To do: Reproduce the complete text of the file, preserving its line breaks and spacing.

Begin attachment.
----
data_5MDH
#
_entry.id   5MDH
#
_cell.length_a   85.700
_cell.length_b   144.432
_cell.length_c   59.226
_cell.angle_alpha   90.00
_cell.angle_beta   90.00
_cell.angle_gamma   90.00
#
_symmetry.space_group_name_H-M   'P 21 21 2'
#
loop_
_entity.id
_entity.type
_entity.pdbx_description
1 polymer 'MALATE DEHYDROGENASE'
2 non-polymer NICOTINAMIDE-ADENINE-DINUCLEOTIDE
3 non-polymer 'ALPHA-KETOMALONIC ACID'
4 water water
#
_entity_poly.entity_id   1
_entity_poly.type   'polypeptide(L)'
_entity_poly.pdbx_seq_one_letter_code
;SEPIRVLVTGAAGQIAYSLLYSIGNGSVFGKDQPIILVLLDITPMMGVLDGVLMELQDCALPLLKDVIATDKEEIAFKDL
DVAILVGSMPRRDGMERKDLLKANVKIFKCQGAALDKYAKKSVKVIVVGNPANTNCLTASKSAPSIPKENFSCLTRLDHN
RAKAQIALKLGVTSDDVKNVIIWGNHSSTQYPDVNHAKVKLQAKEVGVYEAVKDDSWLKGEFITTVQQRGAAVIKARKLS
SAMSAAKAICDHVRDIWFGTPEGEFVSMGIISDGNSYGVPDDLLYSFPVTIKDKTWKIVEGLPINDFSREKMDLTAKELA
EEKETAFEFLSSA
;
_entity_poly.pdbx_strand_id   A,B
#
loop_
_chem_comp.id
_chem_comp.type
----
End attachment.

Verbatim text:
data_5MDH
#
_entry.id   5MDH
#
_cell.length_a   85.700
_cell.length_b   144.432
_cell.length_c   59.226
_cell.angle_alpha   90.00
_cell.angle_beta   90.00
_cell.angle_gamma   90.00
#
_symmetry.space_group_name_H-M   'P 21 21 2'
#
loop_
_entity.id
_entity.type
_entity.pdbx_description
1 polymer 'MALATE DEHYDROGENASE'
2 non-polymer NICOTINAMIDE-ADENINE-DINUCLEOTIDE
3 non-polymer 'ALPHA-KETOMALONIC ACID'
4 water water
#
_entity_poly.entity_id   1
_entity_poly.type   'polypeptide(L)'
_entity_poly.pdbx_seq_one_letter_code
;SEPIRVLVTGAAGQIAYSLLYSIGNGSVFGKDQPIILVLLDITPMMGVLDGVLMELQDCALPLLKDVIATDKEEIAFKDL
DVAILVGSMPRRDGMERKDLLKANVKIFKCQGAALDKYAKKSVKVIVVGNPANTNCLTASKSAPSIPKENFSCLTRLDHN
RAKAQIALKLGVTSDDVKNVIIWGNHSSTQYPDVNHAKVKLQAKEVGVYEAVKDDSWLKGEFITTVQQRGAAVIKARKLS
SAMSAAKAICDHVRDIWFGTPEGEFVSMGIISDGNSYGVPDDLLYSFPVTIKDKTWKIVEGLPINDFSREKMDLTAKELA
EEKETAFEFLSSA
;
_entity_poly.pdbx_strand_id   A,B
#
loop_
_chem_comp.id
_chem_comp.type